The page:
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The good news in this case is that the books and materials aren’t being destroyed, they’re being donated to like minded organizations that will maintain them and make sure they’re available for use. Historical societies, genealogical libraries and especially local facilities are the places you go when it’s not online. I was amazed when I saw the quantity of state and county histories, books of transcribed records, and family histories the Melting Pot Genealogy Society volunteers are now cataloging and working hard to make room for these materials as they await delivery of more shelving materials. I’d like to donate my books and resource materials to this entity when I’m ready to pass them on and surely hope “the powers that be” will keep funding and adequate space available so that future generations can benefit.

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In our local Archives, we are constantly busy with researchers. When we do not have researchers there are always volunteers working and we have lots of documents to preserve and index. We are a bustling place. The internet will never be able to take the place of that local experience. When I look at a census of our area I can pretty much tell you where they were living by looking at the neighbors. We have millions of records that have never been microfilmed let alone digitized. And furthermore, if the library thinks that the competition is the internet then they are the problem. Sounds like the Library Board may not have wanted the hassle of taking care of the “room”. If they had programs and had done things to promote it maybe it would be used.

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I live in Arkansas and have been to the library in Garland County many times and found much there to interest and help me in my research. The problem is the other society, the Historical Society, has very limited hours and having to drive a long way to spend only an hour or maybe two, is not enough. They have huge collections for a small town.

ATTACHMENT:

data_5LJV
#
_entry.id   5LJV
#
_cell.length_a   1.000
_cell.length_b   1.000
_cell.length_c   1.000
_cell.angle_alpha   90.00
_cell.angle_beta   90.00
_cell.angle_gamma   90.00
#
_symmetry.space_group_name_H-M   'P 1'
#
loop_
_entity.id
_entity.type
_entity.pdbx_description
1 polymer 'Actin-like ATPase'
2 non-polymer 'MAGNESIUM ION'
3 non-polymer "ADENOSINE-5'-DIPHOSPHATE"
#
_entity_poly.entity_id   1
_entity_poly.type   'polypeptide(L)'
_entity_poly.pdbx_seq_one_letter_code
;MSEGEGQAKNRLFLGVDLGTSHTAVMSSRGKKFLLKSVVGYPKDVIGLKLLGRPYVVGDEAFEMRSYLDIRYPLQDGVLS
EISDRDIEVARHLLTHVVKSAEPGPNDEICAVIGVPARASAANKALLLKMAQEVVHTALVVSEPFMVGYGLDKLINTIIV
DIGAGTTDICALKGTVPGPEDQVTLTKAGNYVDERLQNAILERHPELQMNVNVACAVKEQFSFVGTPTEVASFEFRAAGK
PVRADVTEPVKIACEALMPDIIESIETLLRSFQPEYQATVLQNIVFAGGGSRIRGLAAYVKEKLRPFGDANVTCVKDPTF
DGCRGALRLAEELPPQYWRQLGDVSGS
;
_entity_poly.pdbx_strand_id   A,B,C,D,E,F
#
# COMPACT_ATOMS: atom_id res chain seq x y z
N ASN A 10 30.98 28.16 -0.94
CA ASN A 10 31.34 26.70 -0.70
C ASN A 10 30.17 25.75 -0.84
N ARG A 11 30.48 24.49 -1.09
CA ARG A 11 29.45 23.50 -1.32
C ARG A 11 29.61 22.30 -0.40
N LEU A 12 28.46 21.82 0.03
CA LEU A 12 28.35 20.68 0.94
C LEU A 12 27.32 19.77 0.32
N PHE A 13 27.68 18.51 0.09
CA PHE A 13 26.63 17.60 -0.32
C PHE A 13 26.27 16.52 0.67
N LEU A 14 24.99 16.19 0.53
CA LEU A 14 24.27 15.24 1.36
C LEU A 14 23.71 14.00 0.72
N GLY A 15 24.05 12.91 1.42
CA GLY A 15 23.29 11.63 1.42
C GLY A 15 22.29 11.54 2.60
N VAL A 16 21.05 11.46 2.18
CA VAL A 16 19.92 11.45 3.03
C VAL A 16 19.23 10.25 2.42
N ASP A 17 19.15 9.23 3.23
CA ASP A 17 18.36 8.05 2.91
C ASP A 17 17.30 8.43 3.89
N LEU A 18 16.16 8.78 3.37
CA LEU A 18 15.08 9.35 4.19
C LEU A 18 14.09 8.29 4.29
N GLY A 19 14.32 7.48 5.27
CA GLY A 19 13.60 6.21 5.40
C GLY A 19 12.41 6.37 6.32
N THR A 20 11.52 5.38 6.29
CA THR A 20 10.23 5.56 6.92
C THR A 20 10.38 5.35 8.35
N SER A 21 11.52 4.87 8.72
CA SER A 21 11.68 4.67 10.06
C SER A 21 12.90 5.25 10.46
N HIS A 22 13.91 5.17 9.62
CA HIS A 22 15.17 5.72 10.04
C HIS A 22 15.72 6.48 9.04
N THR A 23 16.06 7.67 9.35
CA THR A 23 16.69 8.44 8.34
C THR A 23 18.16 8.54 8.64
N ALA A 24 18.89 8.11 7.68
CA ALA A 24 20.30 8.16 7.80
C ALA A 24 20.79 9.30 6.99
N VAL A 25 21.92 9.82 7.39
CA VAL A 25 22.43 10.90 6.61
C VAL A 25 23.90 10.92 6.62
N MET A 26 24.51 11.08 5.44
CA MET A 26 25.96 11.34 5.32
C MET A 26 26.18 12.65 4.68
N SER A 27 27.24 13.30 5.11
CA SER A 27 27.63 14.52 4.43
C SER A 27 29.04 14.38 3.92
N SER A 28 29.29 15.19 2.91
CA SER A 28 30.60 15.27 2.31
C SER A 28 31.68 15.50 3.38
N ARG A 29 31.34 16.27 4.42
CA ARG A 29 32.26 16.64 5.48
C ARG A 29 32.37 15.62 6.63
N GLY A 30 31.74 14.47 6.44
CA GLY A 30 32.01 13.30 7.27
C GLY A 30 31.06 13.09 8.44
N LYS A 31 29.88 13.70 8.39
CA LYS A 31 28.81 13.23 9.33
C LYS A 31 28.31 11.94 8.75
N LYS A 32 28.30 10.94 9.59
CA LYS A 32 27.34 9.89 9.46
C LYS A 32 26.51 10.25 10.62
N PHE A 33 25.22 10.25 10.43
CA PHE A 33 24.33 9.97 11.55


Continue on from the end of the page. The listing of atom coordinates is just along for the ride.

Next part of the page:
In our own local library and society, there are maybe 1/3 or less of the members who can or do use a computer and even of those many don’t have access to paid sites, because they are on a limited income.
I agree with many of the other comments on this page, and also wonder where my large two-county collection will go. However, I have been busy for many months scanning loose papers and news articles, etc. and making them searchable pdf or jpg files. I plan to share these with the local libraries. For anyone interested in this method, I use an upright scanner that is super fast and will scan both sides of a page at once and almost instantly turn it into a searchable pdf. Many times I scan many documents, then combine them to make one. Folders are created to hold the files as subject, surname, etc. My own personal effort to prepare for the future.
However, there is another issue. I also write local history books and with things going digital, it makes writing a book and selling it hard. Yet, there are not enough local people (rural Arkansas) who have access to buy ebooks or any digital book to make it worth the effort. If our society can no longer sell books, our income is mostly gone. Membership only pays for printing and mailing newsletters. Any ideas of how to help this situation?